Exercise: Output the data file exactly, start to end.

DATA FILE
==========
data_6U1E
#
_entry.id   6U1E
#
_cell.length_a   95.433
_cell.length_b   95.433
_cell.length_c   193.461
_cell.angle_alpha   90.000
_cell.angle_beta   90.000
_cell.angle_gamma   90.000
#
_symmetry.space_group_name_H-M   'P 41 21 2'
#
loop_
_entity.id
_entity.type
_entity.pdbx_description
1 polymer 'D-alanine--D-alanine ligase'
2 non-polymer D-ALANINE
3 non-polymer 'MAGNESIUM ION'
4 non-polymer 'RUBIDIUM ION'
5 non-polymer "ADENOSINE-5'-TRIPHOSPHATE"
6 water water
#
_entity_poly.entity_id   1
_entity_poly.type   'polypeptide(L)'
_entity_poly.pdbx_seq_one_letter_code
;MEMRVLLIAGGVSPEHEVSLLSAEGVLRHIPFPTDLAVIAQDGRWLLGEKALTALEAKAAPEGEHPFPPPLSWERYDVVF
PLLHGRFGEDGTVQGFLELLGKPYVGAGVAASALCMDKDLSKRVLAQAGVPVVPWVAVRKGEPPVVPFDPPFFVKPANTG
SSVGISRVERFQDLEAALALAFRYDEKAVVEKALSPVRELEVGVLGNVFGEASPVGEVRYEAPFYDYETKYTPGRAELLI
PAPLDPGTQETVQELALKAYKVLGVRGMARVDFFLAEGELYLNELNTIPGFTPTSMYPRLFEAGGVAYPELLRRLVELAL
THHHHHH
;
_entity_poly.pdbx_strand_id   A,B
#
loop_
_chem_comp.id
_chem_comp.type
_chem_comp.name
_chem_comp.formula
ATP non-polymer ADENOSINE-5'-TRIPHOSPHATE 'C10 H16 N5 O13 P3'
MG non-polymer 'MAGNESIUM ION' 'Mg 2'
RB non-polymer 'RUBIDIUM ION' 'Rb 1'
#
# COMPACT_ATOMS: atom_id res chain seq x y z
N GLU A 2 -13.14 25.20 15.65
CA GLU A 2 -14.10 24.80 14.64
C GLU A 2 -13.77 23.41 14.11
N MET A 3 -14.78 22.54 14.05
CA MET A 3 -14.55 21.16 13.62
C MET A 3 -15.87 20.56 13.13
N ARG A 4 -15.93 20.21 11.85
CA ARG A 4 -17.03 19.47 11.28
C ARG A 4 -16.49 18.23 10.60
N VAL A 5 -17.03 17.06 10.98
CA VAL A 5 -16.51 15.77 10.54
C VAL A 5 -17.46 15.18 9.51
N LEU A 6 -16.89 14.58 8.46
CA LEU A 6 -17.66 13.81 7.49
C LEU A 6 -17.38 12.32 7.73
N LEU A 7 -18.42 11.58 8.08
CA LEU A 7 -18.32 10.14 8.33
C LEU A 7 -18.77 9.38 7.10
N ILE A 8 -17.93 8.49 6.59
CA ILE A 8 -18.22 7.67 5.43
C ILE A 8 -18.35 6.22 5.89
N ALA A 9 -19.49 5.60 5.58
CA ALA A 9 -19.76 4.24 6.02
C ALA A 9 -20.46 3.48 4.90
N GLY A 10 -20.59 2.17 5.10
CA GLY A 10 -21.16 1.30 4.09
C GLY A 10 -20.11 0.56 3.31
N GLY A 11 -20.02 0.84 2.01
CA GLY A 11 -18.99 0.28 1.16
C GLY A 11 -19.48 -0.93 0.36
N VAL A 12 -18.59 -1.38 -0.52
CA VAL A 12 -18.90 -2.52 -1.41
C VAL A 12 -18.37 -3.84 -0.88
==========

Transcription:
data_6U1E
#
_entry.id   6U1E
#
_cell.length_a   95.433
_cell.length_b   95.433
_cell.length_c   193.461
_cell.angle_alpha   90.000
_cell.angle_beta   90.000
_cell.angle_gamma   90.000
#
_symmetry.space_group_name_H-M   'P 41 21 2'
#
loop_
_entity.id
_entity.type
_entity.pdbx_description
1 polymer 'D-alanine--D-alanine ligase'
2 non-polymer D-ALANINE
3 non-polymer 'MAGNESIUM ION'
4 non-polymer 'RUBIDIUM ION'
5 non-polymer "ADENOSINE-5'-TRIPHOSPHATE"
6 water water
#
_entity_poly.entity_id   1
_entity_poly.type   'polypeptide(L)'
_entity_poly.pdbx_seq_one_letter_code
;MEMRVLLIAGGVSPEHEVSLLSAEGVLRHIPFPTDLAVIAQDGRWLLGEKALTALEAKAAPEGEHPFPPPLSWERYDVVF
PLLHGRFGEDGTVQGFLELLGKPYVGAGVAASALCMDKDLSKRVLAQAGVPVVPWVAVRKGEPPVVPFDPPFFVKPANTG
SSVGISRVERFQDLEAALALAFRYDEKAVVEKALSPVRELEVGVLGNVFGEASPVGEVRYEAPFYDYETKYTPGRAELLI
PAPLDPGTQETVQELALKAYKVLGVRGMARVDFFLAEGELYLNELNTIPGFTPTSMYPRLFEAGGVAYPELLRRLVELAL
THHHHHH
;
_entity_poly.pdbx_strand_id   A,B
#
loop_
_chem_comp.id
_chem_comp.type
_chem_comp.name
_chem_comp.formula
ATP non-polymer ADENOSINE-5'-TRIPHOSPHATE 'C10 H16 N5 O13 P3'
MG non-polymer 'MAGNESIUM ION' 'Mg 2'
RB non-polymer 'RUBIDIUM ION' 'Rb 1'
#
# COMPACT_ATOMS: atom_id res chain seq x y z
N GLU A 2 -13.14 25.20 15.65
CA GLU A 2 -14.10 24.80 14.64
C GLU A 2 -13.77 23.41 14.11
N MET A 3 -14.78 22.54 14.05
CA MET A 3 -14.55 21.16 13.62
C MET A 3 -15.87 20.56 13.13
N ARG A 4 -15.93 20.21 11.85
CA ARG A 4 -17.03 19.47 11.28
C ARG A 4 -16.49 18.23 10.60
N VAL A 5 -17.03 17.06 10.98
CA VAL A 5 -16.51 15.77 10.54
C VAL A 5 -17.46 15.18 9.51
N LEU A 6 -16.89 14.58 8.46
CA LEU A 6 -17.66 13.81 7.49
C LEU A 6 -17.38 12.32 7.73
N LEU A 7 -18.42 11.58 8.08
CA LEU A 7 -18.32 10.14 8.33
C LEU A 7 -18.77 9.38 7.10
N ILE A 8 -17.93 8.49 6.59
CA ILE A 8 -18.22 7.67 5.43
C ILE A 8 -18.35 6.22 5.89
N ALA A 9 -19.49 5.60 5.58
CA ALA A 9 -19.76 4.24 6.02
C ALA A 9 -20.46 3.48 4.90
N GLY A 10 -20.59 2.17 5.10
CA GLY A 10 -21.16 1.30 4.09
C GLY A 10 -20.11 0.56 3.31
N GLY A 11 -20.02 0.84 2.01
CA GLY A 11 -18.99 0.28 1.16
C GLY A 11 -19.48 -0.93 0.36
N VAL A 12 -18.59 -1.38 -0.52
CA VAL A 12 -18.90 -2.52 -1.41
C VAL A 12 -18.37 -3.84 -0.88